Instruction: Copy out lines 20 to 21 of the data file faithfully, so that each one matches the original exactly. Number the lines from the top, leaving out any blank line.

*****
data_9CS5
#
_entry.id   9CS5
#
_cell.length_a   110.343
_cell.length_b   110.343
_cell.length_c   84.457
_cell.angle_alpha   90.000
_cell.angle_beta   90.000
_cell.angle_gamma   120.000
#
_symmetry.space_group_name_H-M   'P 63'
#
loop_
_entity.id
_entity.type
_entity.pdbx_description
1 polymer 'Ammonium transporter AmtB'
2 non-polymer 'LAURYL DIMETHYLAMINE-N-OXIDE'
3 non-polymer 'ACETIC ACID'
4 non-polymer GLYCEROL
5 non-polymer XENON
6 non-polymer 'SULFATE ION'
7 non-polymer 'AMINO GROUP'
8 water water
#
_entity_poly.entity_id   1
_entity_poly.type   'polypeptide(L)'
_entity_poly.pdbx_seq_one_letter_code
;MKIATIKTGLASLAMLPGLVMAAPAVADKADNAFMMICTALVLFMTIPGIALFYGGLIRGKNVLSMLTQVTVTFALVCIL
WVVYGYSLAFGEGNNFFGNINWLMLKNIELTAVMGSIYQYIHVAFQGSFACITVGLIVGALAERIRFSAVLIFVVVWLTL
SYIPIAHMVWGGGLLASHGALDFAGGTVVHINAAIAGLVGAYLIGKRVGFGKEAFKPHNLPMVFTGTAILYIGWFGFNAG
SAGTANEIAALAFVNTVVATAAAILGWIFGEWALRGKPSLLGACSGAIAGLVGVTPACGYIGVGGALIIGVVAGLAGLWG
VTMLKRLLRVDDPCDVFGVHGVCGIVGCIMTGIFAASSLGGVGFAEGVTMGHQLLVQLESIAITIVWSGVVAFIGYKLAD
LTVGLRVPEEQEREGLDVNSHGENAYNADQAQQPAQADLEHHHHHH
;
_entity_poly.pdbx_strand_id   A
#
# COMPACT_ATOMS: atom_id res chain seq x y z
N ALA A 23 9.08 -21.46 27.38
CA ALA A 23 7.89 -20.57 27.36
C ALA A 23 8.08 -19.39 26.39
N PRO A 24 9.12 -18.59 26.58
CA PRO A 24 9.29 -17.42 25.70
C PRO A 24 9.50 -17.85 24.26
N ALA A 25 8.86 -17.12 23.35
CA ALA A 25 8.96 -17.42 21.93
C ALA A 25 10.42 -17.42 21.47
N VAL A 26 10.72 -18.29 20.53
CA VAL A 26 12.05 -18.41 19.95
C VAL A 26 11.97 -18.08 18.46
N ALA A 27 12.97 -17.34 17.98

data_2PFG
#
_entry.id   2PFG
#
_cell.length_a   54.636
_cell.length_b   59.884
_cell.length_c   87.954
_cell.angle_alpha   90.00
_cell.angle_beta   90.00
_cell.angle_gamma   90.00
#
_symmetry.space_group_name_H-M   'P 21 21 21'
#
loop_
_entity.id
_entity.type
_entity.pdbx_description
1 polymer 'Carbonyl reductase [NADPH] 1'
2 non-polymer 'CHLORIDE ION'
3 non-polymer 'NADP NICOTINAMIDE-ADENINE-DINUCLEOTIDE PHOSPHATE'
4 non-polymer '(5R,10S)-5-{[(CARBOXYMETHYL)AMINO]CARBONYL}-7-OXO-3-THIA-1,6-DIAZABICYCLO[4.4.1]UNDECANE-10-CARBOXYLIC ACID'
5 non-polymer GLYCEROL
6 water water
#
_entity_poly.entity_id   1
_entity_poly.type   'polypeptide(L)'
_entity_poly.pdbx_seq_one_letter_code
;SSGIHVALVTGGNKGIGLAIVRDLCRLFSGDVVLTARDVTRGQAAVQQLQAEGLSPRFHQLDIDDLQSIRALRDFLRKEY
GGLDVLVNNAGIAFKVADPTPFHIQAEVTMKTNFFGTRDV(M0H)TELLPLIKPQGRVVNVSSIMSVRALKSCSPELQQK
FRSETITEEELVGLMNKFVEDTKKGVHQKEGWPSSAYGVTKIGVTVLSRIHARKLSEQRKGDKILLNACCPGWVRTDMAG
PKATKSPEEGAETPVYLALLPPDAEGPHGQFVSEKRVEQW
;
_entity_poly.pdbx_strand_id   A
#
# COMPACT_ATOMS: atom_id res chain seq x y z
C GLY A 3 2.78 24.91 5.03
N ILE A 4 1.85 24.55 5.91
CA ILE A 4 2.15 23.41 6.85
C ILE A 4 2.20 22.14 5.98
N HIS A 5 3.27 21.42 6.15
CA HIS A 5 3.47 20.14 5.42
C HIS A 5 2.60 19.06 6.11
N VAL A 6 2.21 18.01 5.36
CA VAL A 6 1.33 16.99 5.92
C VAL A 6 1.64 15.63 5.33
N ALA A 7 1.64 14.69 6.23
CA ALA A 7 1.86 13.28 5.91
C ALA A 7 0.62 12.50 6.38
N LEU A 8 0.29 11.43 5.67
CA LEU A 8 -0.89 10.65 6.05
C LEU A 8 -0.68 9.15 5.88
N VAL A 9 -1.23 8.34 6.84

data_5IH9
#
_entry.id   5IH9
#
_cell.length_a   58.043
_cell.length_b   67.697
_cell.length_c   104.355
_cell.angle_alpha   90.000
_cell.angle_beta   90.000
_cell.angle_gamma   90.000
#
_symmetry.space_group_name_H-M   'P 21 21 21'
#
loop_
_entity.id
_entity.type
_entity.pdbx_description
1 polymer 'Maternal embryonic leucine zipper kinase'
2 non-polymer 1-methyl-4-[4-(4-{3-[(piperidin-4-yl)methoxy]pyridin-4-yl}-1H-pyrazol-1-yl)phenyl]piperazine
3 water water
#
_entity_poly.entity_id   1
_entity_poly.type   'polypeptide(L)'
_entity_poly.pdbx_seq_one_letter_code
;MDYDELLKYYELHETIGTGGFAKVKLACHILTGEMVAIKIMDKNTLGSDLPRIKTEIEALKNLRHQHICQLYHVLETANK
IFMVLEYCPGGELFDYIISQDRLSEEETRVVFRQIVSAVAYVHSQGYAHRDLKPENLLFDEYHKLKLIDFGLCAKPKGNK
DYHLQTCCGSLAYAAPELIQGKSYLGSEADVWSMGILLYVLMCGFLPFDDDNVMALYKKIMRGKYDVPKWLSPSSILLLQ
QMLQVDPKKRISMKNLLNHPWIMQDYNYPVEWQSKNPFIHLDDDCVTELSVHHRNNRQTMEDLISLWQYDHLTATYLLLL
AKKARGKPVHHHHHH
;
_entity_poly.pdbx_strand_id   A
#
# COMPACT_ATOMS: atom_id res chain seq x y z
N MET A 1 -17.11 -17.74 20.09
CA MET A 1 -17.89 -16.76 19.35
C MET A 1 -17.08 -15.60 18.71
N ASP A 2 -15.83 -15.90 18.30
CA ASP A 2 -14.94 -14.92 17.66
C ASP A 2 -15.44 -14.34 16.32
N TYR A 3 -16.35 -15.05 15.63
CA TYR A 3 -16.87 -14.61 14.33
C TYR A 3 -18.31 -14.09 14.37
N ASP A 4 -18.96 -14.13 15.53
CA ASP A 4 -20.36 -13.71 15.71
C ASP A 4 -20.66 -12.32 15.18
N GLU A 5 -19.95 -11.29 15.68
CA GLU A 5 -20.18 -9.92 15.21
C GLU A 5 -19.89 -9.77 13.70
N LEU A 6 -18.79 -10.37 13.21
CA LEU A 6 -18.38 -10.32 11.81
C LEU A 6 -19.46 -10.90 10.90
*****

3 non-polymer 'ACETIC ACID'
4 non-polymer GLYCEROL